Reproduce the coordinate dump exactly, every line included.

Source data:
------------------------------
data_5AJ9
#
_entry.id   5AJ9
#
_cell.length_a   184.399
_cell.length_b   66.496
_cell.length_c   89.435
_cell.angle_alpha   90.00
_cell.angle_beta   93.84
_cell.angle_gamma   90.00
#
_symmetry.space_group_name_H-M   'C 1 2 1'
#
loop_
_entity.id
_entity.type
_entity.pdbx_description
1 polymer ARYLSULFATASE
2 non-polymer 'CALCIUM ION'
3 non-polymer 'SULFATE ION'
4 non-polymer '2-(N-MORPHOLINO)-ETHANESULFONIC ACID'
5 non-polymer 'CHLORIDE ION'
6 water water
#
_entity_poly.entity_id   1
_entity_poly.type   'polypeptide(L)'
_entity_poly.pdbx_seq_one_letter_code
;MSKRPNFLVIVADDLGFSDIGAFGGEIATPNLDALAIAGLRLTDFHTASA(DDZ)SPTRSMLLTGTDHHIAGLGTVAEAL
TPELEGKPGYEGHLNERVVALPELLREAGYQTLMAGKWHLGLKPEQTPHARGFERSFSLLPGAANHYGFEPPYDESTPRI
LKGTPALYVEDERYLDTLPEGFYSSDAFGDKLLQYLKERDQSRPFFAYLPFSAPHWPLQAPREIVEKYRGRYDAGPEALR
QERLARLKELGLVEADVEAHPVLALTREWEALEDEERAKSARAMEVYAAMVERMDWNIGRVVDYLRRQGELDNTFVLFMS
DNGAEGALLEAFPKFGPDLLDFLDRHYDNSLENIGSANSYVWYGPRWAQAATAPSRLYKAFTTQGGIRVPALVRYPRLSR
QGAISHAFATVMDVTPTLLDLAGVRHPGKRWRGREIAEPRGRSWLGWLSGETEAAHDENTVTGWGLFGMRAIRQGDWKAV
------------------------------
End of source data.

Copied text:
data_5AJ9
#
_entry.id   5AJ9
#
_cell.length_a   184.399
_cell.length_b   66.496
_cell.length_c   89.435
_cell.angle_alpha   90.00
_cell.angle_beta   93.84
_cell.angle_gamma   90.00
#
_symmetry.space_group_name_H-M   'C 1 2 1'
#
loop_
_entity.id
_entity.type
_entity.pdbx_description
1 polymer ARYLSULFATASE
2 non-polymer 'CALCIUM ION'
3 non-polymer 'SULFATE ION'
4 non-polymer '2-(N-MORPHOLINO)-ETHANESULFONIC ACID'
5 non-polymer 'CHLORIDE ION'
6 water water
#
_entity_poly.entity_id   1
_entity_poly.type   'polypeptide(L)'
_entity_poly.pdbx_seq_one_letter_code
;MSKRPNFLVIVADDLGFSDIGAFGGEIATPNLDALAIAGLRLTDFHTASA(DDZ)SPTRSMLLTGTDHHIAGLGTVAEAL
TPELEGKPGYEGHLNERVVALPELLREAGYQTLMAGKWHLGLKPEQTPHARGFERSFSLLPGAANHYGFEPPYDESTPRI
LKGTPALYVEDERYLDTLPEGFYSSDAFGDKLLQYLKERDQSRPFFAYLPFSAPHWPLQAPREIVEKYRGRYDAGPEALR
QERLARLKELGLVEADVEAHPVLALTREWEALEDEERAKSARAMEVYAAMVERMDWNIGRVVDYLRRQGELDNTFVLFMS
DNGAEGALLEAFPKFGPDLLDFLDRHYDNSLENIGSANSYVWYGPRWAQAATAPSRLYKAFTTQGGIRVPALVRYPRLSR
QGAISHAFATVMDVTPTLLDLAGVRHPGKRWRGREIAEPRGRSWLGWLSGETEAAHDENTVTGWGLFGMRAIRQGDWKAV